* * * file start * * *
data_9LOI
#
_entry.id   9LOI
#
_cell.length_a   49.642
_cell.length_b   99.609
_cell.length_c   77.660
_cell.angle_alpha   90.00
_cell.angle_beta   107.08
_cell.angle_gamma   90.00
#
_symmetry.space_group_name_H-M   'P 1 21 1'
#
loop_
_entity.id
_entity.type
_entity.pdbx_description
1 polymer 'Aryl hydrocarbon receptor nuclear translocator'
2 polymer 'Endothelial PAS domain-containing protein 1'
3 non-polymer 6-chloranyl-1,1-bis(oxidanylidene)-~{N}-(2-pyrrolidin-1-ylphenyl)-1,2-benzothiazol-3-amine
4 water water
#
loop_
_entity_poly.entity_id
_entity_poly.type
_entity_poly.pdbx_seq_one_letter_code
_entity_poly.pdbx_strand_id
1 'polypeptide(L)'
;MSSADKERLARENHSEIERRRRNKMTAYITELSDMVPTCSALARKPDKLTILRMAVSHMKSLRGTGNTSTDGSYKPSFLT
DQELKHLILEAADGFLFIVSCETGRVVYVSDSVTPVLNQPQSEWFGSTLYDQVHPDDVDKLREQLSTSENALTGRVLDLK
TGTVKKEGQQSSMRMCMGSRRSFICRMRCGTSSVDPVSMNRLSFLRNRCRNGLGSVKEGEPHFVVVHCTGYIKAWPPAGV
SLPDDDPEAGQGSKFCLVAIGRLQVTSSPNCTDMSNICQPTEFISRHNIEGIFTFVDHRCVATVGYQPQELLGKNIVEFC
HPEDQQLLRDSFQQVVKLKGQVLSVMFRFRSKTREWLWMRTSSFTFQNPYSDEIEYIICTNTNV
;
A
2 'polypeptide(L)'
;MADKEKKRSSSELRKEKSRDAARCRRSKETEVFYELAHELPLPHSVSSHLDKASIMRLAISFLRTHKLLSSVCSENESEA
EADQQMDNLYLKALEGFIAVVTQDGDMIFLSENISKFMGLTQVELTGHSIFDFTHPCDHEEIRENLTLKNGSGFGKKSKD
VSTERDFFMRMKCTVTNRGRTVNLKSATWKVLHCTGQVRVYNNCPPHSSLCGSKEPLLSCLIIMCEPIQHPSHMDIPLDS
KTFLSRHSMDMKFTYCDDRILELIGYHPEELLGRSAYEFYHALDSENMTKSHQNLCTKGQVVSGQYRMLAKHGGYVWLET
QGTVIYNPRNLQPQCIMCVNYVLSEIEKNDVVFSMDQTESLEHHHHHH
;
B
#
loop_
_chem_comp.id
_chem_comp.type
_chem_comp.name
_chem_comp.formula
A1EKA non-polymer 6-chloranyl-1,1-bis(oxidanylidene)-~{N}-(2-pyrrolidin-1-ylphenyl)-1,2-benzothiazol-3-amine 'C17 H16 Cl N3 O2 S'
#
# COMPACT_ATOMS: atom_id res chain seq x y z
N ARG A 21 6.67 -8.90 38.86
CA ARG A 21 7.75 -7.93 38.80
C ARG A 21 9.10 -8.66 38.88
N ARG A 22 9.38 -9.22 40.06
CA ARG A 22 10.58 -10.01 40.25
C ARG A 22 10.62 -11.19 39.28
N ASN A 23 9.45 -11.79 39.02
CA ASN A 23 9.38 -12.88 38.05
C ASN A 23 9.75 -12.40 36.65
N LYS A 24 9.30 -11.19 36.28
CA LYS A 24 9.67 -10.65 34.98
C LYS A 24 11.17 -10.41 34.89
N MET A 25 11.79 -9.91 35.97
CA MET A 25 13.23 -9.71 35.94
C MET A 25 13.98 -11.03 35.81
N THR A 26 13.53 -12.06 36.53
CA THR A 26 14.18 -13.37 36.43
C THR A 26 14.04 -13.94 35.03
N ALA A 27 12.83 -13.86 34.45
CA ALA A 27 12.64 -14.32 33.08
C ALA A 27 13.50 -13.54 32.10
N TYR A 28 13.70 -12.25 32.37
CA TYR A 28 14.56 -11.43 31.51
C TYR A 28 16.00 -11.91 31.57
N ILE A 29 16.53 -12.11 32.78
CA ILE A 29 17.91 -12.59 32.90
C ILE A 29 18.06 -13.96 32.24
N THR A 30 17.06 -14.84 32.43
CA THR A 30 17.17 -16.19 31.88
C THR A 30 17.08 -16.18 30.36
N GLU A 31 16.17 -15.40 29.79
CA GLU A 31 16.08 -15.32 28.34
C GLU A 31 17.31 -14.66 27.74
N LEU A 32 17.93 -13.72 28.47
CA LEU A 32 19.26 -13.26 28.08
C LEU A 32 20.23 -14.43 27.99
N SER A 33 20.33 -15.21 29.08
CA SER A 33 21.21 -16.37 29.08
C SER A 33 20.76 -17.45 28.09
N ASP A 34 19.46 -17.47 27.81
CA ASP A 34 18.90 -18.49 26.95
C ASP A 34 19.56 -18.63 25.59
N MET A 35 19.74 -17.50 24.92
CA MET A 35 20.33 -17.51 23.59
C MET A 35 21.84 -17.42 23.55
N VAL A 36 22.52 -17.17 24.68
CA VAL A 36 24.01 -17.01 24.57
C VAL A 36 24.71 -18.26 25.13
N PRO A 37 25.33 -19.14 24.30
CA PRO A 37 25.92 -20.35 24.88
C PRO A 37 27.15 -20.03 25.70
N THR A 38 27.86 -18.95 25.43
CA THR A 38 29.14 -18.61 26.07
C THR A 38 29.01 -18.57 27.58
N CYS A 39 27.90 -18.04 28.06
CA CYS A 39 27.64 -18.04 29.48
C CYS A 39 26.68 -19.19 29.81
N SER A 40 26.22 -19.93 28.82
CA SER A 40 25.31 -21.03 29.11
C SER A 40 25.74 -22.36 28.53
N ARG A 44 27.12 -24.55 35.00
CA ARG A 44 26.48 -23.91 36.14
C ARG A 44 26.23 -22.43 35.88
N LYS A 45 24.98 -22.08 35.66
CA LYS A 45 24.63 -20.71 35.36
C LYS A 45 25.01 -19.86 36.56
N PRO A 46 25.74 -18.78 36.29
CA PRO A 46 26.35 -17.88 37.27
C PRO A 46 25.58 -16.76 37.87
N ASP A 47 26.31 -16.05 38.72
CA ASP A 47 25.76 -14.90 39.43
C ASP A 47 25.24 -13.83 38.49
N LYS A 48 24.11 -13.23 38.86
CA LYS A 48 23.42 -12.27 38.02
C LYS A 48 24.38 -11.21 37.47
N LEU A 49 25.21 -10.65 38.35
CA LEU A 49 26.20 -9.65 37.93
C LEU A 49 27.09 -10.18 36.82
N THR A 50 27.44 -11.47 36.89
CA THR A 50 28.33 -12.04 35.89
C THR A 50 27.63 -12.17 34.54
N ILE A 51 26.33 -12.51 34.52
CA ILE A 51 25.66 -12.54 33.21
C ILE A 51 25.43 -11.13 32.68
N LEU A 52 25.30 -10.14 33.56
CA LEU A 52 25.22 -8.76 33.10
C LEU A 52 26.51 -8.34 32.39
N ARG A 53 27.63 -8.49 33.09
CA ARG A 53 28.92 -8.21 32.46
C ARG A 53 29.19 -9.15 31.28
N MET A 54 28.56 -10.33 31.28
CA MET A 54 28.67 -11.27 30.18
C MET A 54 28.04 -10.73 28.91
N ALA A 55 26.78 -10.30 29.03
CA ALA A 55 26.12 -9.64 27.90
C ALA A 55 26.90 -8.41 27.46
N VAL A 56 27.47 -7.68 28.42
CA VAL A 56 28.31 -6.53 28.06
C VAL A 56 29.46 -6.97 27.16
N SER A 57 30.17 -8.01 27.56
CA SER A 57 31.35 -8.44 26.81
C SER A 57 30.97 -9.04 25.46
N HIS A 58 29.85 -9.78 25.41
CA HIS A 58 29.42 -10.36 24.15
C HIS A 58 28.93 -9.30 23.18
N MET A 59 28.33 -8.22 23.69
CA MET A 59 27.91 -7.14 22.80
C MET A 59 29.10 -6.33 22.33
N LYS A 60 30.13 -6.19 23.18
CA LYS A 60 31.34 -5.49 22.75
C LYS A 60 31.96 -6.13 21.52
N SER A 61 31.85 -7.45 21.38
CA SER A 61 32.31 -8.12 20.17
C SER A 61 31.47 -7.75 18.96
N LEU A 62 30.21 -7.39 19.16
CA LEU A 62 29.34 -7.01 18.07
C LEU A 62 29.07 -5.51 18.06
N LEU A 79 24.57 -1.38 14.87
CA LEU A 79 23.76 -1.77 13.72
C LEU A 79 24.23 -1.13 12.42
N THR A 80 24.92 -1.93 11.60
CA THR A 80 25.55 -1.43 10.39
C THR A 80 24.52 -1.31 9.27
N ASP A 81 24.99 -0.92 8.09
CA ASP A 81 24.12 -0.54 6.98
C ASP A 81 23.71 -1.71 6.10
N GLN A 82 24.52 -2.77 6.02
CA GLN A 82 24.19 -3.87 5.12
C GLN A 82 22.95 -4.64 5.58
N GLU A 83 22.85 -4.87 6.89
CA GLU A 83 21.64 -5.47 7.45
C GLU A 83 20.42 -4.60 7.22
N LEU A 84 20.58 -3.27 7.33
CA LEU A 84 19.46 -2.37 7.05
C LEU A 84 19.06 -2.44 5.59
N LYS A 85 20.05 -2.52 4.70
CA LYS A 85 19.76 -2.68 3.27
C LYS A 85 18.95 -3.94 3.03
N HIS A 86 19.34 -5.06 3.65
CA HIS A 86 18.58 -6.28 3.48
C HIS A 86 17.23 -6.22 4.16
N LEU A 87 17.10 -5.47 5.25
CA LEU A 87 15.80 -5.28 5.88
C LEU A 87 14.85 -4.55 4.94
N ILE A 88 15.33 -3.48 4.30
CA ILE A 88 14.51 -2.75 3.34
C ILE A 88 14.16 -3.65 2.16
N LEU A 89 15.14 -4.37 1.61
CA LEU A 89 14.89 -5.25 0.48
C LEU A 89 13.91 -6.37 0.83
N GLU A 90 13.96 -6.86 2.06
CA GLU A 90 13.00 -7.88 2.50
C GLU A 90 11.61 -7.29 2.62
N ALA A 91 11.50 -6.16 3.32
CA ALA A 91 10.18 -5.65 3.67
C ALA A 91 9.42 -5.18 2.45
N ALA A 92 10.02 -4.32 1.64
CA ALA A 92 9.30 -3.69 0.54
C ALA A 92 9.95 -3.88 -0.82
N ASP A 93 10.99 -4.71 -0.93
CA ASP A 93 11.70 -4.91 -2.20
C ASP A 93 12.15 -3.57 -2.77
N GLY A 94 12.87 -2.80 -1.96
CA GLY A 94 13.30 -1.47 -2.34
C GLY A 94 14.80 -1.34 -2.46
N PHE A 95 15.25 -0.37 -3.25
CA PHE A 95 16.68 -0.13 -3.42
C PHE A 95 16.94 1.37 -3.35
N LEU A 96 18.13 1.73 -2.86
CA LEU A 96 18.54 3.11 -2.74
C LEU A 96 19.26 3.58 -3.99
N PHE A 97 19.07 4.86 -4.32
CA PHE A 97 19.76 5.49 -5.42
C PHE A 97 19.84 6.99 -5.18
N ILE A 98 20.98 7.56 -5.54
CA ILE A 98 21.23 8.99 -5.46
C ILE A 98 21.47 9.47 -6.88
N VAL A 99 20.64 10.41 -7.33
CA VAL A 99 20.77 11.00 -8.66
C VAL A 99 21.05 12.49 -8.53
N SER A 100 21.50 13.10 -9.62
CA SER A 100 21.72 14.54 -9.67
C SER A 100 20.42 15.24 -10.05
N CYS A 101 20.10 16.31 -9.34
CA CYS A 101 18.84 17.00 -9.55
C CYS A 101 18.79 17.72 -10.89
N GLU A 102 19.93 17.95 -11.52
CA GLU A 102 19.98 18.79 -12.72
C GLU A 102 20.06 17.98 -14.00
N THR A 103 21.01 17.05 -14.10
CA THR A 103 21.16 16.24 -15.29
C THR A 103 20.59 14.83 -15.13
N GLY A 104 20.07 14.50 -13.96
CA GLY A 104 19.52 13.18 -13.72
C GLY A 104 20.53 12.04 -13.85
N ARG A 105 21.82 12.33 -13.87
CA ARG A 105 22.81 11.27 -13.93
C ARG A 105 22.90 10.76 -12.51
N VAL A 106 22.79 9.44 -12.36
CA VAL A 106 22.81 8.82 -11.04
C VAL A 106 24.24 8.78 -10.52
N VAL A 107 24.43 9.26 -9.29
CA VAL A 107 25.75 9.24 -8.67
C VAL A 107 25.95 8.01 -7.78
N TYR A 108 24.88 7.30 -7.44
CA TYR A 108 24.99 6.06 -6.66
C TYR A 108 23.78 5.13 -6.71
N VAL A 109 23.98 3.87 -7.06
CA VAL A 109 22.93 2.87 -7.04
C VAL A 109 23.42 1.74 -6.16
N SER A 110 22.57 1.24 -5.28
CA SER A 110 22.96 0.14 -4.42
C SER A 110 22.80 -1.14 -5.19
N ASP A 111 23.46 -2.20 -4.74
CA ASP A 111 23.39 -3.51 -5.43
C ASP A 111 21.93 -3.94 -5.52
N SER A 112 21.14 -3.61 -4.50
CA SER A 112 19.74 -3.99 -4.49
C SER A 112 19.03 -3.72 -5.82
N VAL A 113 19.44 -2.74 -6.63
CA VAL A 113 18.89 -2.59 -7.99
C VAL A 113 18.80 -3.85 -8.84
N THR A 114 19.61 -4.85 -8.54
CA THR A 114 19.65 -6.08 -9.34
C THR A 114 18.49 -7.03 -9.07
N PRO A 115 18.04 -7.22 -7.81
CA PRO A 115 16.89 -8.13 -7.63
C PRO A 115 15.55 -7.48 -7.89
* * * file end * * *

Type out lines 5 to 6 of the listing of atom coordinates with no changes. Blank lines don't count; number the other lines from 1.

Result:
_cell.length_a   49.642
_cell.length_b   99.609